“Why the h*ll was Border Patrol there? For what reason are they here? Why, in this Latino-majority school? Something we’ve been taught always is like this fear of deportation — documented or undocumented,” questioned a student. “I need something to change to be able to feel safe in school knowing that my race, my ethnicity isn’t a problem.”

The annual career fair is meant to be a fun and educational way to introduce Roaring Fork School District high schoolers to career opportunities in the valley and beyond. Students get to chat with representatives from over 100 employers, all while picking up free merchandise and getting out of morning classes with their peers.  

But at Tuesday’s event, the mood shifted when students realized that an agency responsible for the arrest and deportation of undocumented immigrants sat among the employers.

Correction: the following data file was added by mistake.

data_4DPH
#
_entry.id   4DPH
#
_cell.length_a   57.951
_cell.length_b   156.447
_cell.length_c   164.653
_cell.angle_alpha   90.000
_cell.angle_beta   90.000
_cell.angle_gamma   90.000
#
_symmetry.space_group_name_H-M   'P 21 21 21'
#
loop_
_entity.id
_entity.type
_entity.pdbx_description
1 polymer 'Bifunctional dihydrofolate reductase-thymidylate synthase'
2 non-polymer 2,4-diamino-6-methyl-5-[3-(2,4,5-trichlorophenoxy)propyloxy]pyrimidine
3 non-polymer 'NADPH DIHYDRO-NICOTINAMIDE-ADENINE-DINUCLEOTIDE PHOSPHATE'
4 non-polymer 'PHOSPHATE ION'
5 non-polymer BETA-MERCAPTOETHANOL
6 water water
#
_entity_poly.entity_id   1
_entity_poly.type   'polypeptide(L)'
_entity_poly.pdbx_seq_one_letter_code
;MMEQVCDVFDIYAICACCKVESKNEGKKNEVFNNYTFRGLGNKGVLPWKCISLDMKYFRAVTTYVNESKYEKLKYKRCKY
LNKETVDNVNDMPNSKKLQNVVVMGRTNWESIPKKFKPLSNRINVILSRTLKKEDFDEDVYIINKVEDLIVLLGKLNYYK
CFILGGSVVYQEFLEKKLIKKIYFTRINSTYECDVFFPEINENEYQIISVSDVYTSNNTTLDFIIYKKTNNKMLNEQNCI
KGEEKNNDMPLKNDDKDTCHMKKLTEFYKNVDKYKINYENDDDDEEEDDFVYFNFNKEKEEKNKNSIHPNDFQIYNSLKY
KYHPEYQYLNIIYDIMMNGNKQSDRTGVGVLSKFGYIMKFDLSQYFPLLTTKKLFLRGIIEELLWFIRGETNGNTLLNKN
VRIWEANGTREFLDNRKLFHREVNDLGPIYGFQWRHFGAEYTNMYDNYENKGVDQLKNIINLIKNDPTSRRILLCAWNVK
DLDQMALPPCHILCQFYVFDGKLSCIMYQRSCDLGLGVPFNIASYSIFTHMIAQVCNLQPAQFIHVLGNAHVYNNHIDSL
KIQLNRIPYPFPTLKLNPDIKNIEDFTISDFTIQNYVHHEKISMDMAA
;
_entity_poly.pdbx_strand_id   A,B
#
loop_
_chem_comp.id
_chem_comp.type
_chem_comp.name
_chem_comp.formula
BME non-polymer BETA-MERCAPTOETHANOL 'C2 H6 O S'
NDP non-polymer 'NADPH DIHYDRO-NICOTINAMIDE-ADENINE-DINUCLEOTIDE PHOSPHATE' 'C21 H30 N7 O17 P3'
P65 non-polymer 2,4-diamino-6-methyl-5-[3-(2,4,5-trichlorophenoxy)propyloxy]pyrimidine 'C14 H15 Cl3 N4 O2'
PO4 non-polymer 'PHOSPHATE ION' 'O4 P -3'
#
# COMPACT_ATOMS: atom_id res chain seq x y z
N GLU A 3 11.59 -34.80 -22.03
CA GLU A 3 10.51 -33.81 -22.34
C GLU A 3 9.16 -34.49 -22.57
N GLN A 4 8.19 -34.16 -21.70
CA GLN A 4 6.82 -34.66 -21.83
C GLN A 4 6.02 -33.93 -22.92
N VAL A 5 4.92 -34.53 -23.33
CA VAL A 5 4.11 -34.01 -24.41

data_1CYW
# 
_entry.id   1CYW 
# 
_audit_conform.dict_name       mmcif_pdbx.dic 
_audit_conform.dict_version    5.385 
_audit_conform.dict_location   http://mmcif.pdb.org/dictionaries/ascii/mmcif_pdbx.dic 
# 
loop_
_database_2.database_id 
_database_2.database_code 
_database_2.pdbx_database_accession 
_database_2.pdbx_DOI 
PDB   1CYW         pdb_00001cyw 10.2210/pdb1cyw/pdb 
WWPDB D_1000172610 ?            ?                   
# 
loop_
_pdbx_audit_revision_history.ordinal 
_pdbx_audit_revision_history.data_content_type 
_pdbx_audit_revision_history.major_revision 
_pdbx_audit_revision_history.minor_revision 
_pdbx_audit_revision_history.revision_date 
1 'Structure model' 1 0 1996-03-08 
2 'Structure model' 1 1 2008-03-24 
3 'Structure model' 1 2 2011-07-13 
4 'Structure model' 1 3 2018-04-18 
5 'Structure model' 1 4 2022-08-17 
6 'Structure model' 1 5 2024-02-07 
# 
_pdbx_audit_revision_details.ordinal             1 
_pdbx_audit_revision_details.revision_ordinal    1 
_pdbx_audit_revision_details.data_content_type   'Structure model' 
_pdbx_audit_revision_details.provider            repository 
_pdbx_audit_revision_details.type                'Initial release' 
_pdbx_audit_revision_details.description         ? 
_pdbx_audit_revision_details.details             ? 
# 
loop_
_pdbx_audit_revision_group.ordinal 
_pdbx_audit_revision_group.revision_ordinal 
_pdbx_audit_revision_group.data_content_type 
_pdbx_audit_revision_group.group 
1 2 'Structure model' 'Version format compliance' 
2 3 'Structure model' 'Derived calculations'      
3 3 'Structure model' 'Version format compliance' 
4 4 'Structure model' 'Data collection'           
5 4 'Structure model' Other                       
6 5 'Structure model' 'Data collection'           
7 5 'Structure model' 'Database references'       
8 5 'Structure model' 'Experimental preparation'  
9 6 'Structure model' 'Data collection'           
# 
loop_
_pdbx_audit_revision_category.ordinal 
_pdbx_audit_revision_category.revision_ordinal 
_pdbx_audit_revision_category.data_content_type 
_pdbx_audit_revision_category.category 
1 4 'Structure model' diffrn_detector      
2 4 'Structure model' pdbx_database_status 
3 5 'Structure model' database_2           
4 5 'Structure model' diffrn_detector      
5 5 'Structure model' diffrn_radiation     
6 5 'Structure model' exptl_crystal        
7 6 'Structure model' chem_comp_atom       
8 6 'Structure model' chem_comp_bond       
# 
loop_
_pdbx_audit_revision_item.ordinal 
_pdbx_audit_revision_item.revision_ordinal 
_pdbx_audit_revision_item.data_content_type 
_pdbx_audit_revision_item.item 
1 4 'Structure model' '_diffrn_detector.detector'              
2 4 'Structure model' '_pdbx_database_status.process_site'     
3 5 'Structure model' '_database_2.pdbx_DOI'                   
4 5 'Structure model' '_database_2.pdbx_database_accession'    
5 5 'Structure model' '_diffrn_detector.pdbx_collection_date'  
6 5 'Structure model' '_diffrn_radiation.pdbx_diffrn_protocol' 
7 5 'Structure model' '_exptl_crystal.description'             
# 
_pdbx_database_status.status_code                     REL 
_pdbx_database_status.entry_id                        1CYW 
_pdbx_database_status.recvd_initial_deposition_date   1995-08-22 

How did Border Patrol get there?

This is the first year that the school partnered with Carbondale-based Youthentity to host the expo after multiple years partnered with GlenX. Law-enforcement and public safety employers are regular features of the expos, but this is the first year that Border Patrol appeared. 

“In previous years, Glenwood Springs High School did see that list (of employers) in advance. This year, we did not,” said Roaring Fork Schoold Public Information Officer Kelsy Been. “So obviously, we need to make sure in future years that we are working more closely with Youthentity, so that we’re seeing who’s going to be there before the day of.”

She said that the school and the district deeply regret the oversight, but will not bar Border Patrol from participating in future job fairs. Rather, should the district choose to include Border Patrol, the school will “do so thoughtfully in terms of their location at the event and communication ahead of time.”